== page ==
Through it all, I have learned just how dynamic this industry is, one robust enough to survive and recover from crises like the dotcom boom and bust, the disaster of precipice bonds and split-cap investment trusts, the LTCM implosion, the Asian crisis, Enron, Lehman’s and the credit crunch. 

It has polarised, depolarised, RDR-ed and MiFID-ed. And through the hurdles of the past and the challenges of the future, this industry has emitted a sense of community, one which during my time at Investment Week I was lucky enough to experience.

James Smith, editor 2006-2008

I started at Investment Week in 2000 and left in 2008, and was acting editor for the tenth anniversary back in 2005.

It seems incomprehensible now, but the magazine had very little online presence when I joined and we could hold stories back for the paper, often for several days.

In the last few years before I left, online news had obviously become far more important but having been brought up on the print publication and the weekly goal of getting the front-page lead, it was a hard transition to make.

Another difference was the size of the magazine: there was still very much an ISA season in the early 2000s and advertising ballooned in the run up to the April deadline.

As features editor in 2001, I still remember the record 120-page issues that required finding something in the region of 35 placed articles every week.

In terms of stories, my time on the paper covered the end of the TMT bubble to the start of the Global Financial Crisis, which was generally a purple patch for the fund management industry.

The cult of the star manager was in full effect – recall those huge billboard ads of grinning multi-managers in Liverpool Street Station – and that culture was clearly behind what was probably the largest ‘story’ of my Investment Week days: the rise and subsequent fall of New Star.

I remember sitting next to then-news editor Rob Stock as he eked out the details of New Star’s first fund launches in 2001 and more and more managers moving across to join John Duffield. 

Most readers will know the story of what happened over the following eight years, but New Star was rarely out of Investment Week‘s pages for that period.

Alex Beveridge, editor 2009-2010

Longevity is clearly one of the best measures of success and Investment Week deserves to celebrate its 25th anniversary with pride.

Over the years, its editorial and commercial teams have managed successfully to navigate market volatility and media industry transformation – a rare achievement in trade publishing.

Casting my mind back to my relatively brief tenure ten years ago, one of the biggest stories was the return of Anthony Bolton. I remember having little doubt that this hero of active management would successfully conquer China… I guess nobody gets them all right.

Another big story was the implosion of Gartmore.

However, with the benefit of hindsight, the biggest story of my tenure should have been that Vanguard was beginning its serious assault on the UK.

Even as a career-long fan of active management, I have to admit that cheap and passive has served investors very well over the past ten years.

So well, we now hear some cry out (in hope) that we have reached peak passive – do not bet on it, is my advice.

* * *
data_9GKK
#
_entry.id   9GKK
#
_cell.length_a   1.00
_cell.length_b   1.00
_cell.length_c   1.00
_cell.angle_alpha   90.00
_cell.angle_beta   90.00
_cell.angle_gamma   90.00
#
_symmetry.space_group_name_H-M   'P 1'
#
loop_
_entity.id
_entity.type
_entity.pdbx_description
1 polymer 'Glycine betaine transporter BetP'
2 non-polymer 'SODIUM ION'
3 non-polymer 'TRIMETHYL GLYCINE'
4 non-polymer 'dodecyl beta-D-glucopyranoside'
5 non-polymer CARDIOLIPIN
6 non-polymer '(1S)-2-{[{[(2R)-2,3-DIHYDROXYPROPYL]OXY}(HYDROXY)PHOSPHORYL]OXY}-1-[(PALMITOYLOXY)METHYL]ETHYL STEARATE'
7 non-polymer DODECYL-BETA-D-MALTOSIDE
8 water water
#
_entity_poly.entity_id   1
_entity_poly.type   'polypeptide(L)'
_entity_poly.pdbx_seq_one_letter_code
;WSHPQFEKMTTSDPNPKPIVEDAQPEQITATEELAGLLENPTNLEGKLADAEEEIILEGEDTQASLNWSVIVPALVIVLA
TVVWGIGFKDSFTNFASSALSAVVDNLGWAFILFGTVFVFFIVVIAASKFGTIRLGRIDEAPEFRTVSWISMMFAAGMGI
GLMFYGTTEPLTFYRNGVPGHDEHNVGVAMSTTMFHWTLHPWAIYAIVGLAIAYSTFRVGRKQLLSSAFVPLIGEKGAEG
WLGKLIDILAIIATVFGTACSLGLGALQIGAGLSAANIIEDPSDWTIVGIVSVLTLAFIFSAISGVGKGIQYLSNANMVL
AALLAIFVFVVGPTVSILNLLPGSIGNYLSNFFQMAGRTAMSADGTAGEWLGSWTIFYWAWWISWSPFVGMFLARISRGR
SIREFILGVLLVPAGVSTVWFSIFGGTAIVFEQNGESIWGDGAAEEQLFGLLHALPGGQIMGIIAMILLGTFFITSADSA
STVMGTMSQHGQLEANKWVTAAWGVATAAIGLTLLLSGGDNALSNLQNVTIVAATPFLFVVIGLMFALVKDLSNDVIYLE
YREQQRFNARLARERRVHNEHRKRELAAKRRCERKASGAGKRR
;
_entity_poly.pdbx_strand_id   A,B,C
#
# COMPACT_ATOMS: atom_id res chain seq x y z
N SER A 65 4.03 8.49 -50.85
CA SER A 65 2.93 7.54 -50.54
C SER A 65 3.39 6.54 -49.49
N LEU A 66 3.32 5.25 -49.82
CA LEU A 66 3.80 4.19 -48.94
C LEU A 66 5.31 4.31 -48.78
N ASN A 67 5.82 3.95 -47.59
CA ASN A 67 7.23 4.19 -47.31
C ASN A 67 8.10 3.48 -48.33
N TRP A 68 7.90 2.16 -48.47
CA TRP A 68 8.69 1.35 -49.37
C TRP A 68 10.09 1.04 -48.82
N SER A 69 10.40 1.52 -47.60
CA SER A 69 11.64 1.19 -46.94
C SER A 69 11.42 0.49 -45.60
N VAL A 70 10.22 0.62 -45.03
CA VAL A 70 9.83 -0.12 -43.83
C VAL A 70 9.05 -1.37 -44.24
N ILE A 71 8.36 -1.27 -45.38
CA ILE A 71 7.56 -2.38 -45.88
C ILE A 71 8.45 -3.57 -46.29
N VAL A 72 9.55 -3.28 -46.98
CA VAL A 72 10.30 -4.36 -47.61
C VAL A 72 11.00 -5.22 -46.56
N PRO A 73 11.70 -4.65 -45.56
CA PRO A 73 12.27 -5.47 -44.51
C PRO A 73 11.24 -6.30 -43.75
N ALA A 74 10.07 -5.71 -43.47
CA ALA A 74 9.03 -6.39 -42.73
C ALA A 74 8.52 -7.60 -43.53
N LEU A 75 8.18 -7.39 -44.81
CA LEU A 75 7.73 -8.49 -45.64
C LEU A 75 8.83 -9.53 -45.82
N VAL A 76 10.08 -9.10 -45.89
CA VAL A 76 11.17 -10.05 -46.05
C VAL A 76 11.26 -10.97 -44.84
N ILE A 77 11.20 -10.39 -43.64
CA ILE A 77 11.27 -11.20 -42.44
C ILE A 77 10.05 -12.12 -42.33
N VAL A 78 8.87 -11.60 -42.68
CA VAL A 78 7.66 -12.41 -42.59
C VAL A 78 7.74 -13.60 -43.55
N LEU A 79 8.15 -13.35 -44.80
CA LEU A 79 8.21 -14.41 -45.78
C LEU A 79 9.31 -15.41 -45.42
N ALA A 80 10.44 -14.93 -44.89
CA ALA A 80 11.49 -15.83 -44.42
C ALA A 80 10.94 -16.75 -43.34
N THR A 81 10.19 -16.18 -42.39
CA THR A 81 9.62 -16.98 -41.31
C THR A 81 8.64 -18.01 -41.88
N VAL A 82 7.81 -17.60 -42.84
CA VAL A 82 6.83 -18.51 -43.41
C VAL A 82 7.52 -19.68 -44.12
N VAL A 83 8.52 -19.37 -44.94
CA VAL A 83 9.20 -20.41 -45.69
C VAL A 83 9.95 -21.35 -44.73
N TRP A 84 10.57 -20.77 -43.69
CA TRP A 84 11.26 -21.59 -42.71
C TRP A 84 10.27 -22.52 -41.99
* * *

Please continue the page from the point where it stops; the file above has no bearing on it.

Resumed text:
Even if economic conditions change and favour stockpickers, passive is not about to disappear anytime soon.

Now Vanguard is entering the advice market. And why not? Apart from its passive offering, its $1trn-plus of actively-managed funds are not to be sniffed at. And Vanguard selects great active managers too.

The implications for the financial advisory community could be profound.

Whatever happens, I will still look forward to reading all about it in Investment Week  for at least another 25 years.

Katrina Lloyd, editor 2011-2019

The year 2011 was significant for me both personally and professionally: I got married in July, led a major redesign of Professional Adviser magazine in September and then moved over in October as editor of sister title Investment Week.

Coming from digital brand IFAonline helped me tackle one of the key issues for Investment Week at this time, which was moving away from being so print-focused and strengthening our online proposition even further. 

This impacted the weekly workflow and also led to discussions that are still relevant today about the role of print and online journalism. 

We also faced the challenge of asking a small team of journalists to meet the demands of a 24-hour rolling news cycle. We soon realised we had to focus on the information priorities for our readers and areas where we could add real value.

One of my proudest achievements on Investment Week was winning the Investment Association Team Award for Excellence in Investment Writing in 2016, during a tumultuous year including the Brexit referendum and Donald Trump being elected US President. I remember the team was up at 5am on the morning of the Brexit vote trying to keep up with coverage of events happening thick and fast.

My time on IW also saw us develop a social media strategy, as well as experimenting with different types of video and podcasts.

Meanwhile, my move to Investment Week meant I was involved in hosting our big events.

In particular, I remember the adrenaline was pumping as I waited under the Royal Albert Hall stage before our Fund Manager of the Year Awards listening to the choir finishing singing and applause after the fireworks thinking ‘How can I follow that?’ Hopefully, I did a good enough job.

Finally, I suppose what I really remember most fondly about my time on Investment Week has been working with all the great journalists and editors over the years.

Their support for me personally, the brand and each other often went well beyond the requirements of any day job and for that I will always be very grateful.